Why You Should Be Eating More Tamarind

If you've never heard of tamarind, then just think of it like coconut oil in the early 2000s — AKA, one of the internet's best-kept secrets, thanks to its incredible lineup of benefits (both in food, and out). And, like coconut oil, we're willing to bet that tamarind also is going to fly off the shelves once that secret is out.

Tamarind is a "plump pod-like fruit with a sweet, tangy flavor that is indigenous to tropical Africa," reports Bon Appétit. The fruit's name even translates directly to "Indian date," which makes a whole lot of sense, considering the bright and flavorful food possesses a lot of the same qualities as a typical date.

Today, we're going to focus on the many reasons you should eat tamarind, but — like coconut oil — it's full of benefits that might just make their way into your daily life, too. The fruit comes in several different forms, ranging from unripened fruit to a thick paste or dehydrated powder, but it's not just versatile in its physical shape; it's versatile in how you can use it, too. The leaves of the fruit might make their way into an at-home DIY remedy, and the wood may be used in special carpentry projects, explains Bon Appétit. And yet, believe it or not, the real benefits lie in actually eating the little-known fruit itself. The flavor of tamarind changes greatly depending on the form that you use it in your cooking.

Tamarind helps balance out a dish with its unique flavor profile

But that's part of what makes it so great. If you lose it at the back of your produce drawer, it's not a lost cause — just change up your game plan and incorporate it into a recipe in a new way!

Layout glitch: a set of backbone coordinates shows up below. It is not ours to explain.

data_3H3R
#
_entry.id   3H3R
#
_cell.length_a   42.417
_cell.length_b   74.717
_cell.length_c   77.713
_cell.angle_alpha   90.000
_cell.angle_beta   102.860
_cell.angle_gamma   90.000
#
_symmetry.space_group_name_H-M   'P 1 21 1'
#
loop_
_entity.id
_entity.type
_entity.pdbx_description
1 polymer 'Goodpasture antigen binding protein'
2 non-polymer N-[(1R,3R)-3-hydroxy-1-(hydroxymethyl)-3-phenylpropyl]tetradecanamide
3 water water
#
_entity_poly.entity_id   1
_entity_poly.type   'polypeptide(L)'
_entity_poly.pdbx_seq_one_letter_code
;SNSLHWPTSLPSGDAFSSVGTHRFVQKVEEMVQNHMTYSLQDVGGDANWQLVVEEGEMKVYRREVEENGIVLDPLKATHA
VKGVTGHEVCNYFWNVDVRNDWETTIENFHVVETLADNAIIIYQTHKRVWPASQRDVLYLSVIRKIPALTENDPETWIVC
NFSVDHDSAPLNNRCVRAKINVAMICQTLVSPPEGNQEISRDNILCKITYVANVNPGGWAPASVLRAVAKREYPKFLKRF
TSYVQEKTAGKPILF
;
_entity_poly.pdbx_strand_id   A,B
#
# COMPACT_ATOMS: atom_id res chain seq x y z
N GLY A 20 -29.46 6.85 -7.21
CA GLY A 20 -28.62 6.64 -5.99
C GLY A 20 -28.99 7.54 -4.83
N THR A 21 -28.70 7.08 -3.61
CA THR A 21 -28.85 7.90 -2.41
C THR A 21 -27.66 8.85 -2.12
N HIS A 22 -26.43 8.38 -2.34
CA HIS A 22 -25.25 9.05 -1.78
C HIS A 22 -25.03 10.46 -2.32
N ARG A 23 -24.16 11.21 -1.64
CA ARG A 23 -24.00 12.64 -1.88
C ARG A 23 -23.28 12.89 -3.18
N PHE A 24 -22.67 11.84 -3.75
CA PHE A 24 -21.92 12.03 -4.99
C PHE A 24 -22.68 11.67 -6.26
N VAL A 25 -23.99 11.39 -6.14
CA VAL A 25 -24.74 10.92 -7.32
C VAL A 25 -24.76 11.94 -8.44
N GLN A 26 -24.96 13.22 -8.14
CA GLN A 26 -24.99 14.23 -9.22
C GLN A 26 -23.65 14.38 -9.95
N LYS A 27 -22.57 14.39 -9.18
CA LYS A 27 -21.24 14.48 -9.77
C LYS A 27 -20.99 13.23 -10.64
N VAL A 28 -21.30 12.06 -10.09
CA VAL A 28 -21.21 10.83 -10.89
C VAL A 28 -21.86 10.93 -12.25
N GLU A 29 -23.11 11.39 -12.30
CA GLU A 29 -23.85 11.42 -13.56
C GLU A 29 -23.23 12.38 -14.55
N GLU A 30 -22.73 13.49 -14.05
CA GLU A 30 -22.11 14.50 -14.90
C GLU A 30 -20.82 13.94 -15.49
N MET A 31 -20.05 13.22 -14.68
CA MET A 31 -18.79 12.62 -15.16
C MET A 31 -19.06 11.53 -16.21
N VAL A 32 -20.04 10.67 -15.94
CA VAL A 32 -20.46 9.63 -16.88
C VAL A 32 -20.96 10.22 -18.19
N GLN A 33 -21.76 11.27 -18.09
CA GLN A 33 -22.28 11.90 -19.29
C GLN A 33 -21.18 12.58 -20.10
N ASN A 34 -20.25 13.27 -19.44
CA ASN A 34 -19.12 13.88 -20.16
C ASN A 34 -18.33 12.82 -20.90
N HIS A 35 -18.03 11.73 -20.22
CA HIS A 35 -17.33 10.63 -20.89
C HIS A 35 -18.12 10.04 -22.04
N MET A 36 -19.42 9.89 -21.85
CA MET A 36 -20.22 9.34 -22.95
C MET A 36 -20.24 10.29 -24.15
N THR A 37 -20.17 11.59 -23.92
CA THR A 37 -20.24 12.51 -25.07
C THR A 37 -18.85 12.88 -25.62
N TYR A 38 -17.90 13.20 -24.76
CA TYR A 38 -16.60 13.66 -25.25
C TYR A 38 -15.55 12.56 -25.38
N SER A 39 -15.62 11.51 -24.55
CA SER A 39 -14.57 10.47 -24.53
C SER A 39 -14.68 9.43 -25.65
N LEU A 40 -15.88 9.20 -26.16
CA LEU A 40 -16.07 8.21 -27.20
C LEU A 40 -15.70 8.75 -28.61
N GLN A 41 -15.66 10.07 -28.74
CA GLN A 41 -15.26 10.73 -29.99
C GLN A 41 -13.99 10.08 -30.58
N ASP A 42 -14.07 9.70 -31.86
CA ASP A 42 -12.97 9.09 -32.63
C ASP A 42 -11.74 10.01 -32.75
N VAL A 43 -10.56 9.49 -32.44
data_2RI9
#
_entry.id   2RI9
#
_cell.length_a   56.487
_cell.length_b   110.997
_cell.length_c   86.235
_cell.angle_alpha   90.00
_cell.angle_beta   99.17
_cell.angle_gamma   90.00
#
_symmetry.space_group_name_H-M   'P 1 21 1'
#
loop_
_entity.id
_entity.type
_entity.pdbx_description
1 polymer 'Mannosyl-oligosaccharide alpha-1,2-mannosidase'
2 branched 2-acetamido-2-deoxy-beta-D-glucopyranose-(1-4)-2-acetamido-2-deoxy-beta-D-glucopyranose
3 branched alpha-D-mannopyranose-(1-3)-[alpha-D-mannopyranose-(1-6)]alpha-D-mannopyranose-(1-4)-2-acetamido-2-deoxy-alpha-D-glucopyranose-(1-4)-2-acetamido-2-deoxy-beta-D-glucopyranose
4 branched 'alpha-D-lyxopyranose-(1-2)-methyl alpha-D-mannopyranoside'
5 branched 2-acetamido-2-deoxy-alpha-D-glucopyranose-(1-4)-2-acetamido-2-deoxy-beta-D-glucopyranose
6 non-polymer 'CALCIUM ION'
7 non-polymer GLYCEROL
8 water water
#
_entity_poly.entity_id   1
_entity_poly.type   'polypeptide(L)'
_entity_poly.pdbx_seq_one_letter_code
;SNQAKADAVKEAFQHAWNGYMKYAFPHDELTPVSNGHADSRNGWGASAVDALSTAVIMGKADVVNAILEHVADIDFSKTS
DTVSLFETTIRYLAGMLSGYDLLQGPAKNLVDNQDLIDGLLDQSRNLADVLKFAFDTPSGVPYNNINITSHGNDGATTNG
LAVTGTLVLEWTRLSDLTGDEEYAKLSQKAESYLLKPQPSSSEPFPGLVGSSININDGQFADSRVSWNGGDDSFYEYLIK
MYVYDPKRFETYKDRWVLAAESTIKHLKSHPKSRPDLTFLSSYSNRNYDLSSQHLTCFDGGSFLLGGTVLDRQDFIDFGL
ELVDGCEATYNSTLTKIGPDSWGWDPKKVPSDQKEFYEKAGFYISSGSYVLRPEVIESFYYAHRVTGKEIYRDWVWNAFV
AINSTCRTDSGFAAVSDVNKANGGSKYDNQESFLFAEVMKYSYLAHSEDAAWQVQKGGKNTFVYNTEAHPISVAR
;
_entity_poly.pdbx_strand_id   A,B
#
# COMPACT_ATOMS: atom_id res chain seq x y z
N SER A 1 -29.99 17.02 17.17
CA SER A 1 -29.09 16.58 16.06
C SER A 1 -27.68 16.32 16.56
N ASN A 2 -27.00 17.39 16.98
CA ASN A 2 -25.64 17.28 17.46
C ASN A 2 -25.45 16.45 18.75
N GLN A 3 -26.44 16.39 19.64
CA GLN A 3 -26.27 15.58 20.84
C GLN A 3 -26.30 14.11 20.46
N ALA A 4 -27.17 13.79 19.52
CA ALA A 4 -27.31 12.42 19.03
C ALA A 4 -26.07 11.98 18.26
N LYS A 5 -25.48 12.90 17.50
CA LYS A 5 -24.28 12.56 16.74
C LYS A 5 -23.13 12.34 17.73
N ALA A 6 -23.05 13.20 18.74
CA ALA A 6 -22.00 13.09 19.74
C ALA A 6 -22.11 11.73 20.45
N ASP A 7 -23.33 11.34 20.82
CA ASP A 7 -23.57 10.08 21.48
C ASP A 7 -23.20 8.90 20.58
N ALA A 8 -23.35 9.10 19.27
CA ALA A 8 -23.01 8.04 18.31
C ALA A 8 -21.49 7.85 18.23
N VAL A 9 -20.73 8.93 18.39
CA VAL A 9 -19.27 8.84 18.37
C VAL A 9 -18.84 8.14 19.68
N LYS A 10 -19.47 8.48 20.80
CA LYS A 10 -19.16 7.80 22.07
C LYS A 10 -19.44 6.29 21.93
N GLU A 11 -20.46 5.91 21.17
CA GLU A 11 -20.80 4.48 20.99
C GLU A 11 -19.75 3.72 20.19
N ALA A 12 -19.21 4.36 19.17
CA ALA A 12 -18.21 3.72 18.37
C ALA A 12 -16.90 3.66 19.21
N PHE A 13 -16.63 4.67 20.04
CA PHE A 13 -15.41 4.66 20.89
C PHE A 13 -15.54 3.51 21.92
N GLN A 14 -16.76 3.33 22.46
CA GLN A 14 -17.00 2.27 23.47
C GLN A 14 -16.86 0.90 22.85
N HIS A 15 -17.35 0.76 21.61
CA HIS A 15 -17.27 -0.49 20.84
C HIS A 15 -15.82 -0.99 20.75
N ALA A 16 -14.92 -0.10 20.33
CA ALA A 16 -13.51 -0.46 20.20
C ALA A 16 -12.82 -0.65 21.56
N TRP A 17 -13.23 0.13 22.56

The Spruce Eats explains that tamarind has a "complex flavor profile," especially when it's concentrated. It's sweet but sour, citrus-y but peppered with notes of "smoke and caramel," especially pronounced in some of their suggested dishes, like Vietnamese Lemongrass Tamarind Chicken. Basically, it's everything you never knew you needed and more.

Tamarind is at its most tart when unripe, but it's highly acidic across the board. Of course, this means you're in for a pucker-faced first bite, but trust us: A little bit of tamarind goes a long way, especially if you're hoping to balance out the flavors in a sweet or salty dish. If you're looking for something a little more mild to add to a dish, you can grab a fresh block of the bold fruit at the supermarket, then make a marinade out of it that'll complement any protein and make your meat perfectly tender. Or, to make your own paste at home, you can soak the tamarind pulp in hot water and then squeeze the extract out. And if you're feeling particularly lazy (or maybe just intimidated by this new ingredient), you can find a pre-made chutney or powder at the store to add to your meal (via Bon Appétit).

Tamarind is filled with antioxidants and nutrients to support a healthy immune system

If you're looking for an even better reason to incorporate tamarind into your weekly grocery haul, here it is: The fruit is filled with all the good stuff — like 28 percent of your recommended daily intake for magnesium in one serving. The nutrients plus antioxidants will boost your immune system to support a happy, healthy body. However, Healthline says that tamarind is not low-calorie, despite its nutritional value; it's actually relatively high, at 287 calories per cup. For comparison's sake, a cup of strawberries is just 53 calories (via USDA).

Nonetheless, tamarind is considered an effective supplement for weight management, since it naturally contains trypsin inhibitors that suppress appetite by pumping out serotonin, reports Organic Facts. While it may not go as far as strawberries, calorie-wise, your body will thank you later.

Studies have shown that there are polyphenols in tamarind, which regulate the "bad" cholesterol in your system, explains Healthline. That means tamarind offers a supportive foundation for heart health and your digestive system. It's often used medicinally to treat constipation, reports StyleCraze, and it's proven to be helpful in producing insulin for those with diabetes.

The outlet also notes that tamarind is used to alleviate high fevers and even malaria because of its anti-inflammatory properties. While we can't say eating tamarind will prevent a future fever, we're confident that this is the kind of fruit we want in our system on the reg.